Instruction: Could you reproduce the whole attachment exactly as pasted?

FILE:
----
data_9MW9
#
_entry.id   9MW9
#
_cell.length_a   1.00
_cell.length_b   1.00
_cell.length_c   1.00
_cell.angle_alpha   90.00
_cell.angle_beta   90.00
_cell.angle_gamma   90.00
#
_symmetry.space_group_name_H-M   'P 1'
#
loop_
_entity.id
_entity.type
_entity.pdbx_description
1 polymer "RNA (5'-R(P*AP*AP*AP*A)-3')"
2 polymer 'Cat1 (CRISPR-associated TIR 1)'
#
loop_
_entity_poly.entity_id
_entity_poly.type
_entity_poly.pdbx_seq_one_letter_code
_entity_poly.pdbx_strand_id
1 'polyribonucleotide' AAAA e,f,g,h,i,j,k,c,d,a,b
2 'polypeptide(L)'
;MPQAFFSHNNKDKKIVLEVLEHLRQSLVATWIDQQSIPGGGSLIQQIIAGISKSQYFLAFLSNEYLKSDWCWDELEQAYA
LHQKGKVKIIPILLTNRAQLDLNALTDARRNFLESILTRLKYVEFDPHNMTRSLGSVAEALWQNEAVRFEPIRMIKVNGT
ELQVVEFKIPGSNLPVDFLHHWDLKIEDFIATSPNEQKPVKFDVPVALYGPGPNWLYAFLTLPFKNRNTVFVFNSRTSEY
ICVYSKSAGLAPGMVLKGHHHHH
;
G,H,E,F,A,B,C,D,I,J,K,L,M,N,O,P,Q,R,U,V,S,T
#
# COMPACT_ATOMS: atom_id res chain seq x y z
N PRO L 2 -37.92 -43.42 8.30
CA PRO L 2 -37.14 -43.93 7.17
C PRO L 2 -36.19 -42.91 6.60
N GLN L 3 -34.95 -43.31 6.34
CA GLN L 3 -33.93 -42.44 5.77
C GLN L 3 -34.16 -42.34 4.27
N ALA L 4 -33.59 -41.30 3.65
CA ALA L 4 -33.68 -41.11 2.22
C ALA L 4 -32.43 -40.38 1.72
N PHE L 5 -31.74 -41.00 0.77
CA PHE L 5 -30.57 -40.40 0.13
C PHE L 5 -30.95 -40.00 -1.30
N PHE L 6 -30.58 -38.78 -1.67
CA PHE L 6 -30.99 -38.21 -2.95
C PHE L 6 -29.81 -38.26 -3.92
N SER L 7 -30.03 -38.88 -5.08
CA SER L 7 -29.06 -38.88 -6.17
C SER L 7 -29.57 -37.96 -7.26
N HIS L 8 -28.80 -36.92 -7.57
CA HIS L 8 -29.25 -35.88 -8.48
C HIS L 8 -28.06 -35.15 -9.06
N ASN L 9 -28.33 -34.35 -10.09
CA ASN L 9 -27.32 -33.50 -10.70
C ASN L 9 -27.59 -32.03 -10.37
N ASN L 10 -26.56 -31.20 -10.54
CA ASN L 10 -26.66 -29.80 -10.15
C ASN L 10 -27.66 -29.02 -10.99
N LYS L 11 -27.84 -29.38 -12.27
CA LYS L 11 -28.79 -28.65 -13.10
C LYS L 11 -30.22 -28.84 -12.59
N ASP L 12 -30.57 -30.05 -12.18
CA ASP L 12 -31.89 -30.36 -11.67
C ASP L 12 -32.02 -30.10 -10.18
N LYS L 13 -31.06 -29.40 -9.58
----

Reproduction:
data_9MW9
#
_entry.id   9MW9
#
_cell.length_a   1.00
_cell.length_b   1.00
_cell.length_c   1.00
_cell.angle_alpha   90.00
_cell.angle_beta   90.00
_cell.angle_gamma   90.00
#
_symmetry.space_group_name_H-M   'P 1'
#
loop_
_entity.id
_entity.type
_entity.pdbx_description
1 polymer "RNA (5'-R(P*AP*AP*AP*A)-3')"
2 polymer 'Cat1 (CRISPR-associated TIR 1)'
#
loop_
_entity_poly.entity_id
_entity_poly.type
_entity_poly.pdbx_seq_one_letter_code
_entity_poly.pdbx_strand_id
1 'polyribonucleotide' AAAA e,f,g,h,i,j,k,c,d,a,b
2 'polypeptide(L)'
;MPQAFFSHNNKDKKIVLEVLEHLRQSLVATWIDQQSIPGGGSLIQQIIAGISKSQYFLAFLSNEYLKSDWCWDELEQAYA
LHQKGKVKIIPILLTNRAQLDLNALTDARRNFLESILTRLKYVEFDPHNMTRSLGSVAEALWQNEAVRFEPIRMIKVNGT
ELQVVEFKIPGSNLPVDFLHHWDLKIEDFIATSPNEQKPVKFDVPVALYGPGPNWLYAFLTLPFKNRNTVFVFNSRTSEY
ICVYSKSAGLAPGMVLKGHHHHH
;
G,H,E,F,A,B,C,D,I,J,K,L,M,N,O,P,Q,R,U,V,S,T
#
# COMPACT_ATOMS: atom_id res chain seq x y z
N PRO L 2 -37.92 -43.42 8.30
CA PRO L 2 -37.14 -43.93 7.17
C PRO L 2 -36.19 -42.91 6.60
N GLN L 3 -34.95 -43.31 6.34
CA GLN L 3 -33.93 -42.44 5.77
C GLN L 3 -34.16 -42.34 4.27
N ALA L 4 -33.59 -41.30 3.65
CA ALA L 4 -33.68 -41.11 2.22
C ALA L 4 -32.43 -40.38 1.72
N PHE L 5 -31.74 -41.00 0.77
CA PHE L 5 -30.57 -40.40 0.13
C PHE L 5 -30.95 -40.00 -1.30
N PHE L 6 -30.58 -38.78 -1.67
CA PHE L 6 -30.99 -38.21 -2.95
C PHE L 6 -29.81 -38.26 -3.92
N SER L 7 -30.03 -38.88 -5.08
CA SER L 7 -29.06 -38.88 -6.17
C SER L 7 -29.57 -37.96 -7.26
N HIS L 8 -28.80 -36.92 -7.57
CA HIS L 8 -29.25 -35.88 -8.48
C HIS L 8 -28.06 -35.15 -9.06
N ASN L 9 -28.33 -34.35 -10.09
CA ASN L 9 -27.32 -33.50 -10.70
C ASN L 9 -27.59 -32.03 -10.37
N ASN L 10 -26.56 -31.20 -10.54
CA ASN L 10 -26.66 -29.80 -10.15
C ASN L 10 -27.66 -29.02 -10.99
N LYS L 11 -27.84 -29.38 -12.27
CA LYS L 11 -28.79 -28.65 -13.10
C LYS L 11 -30.22 -28.84 -12.59
N ASP L 12 -30.57 -30.05 -12.18
CA ASP L 12 -31.89 -30.36 -11.67
C ASP L 12 -32.02 -30.10 -10.18
N LYS L 13 -31.06 -29.40 -9.58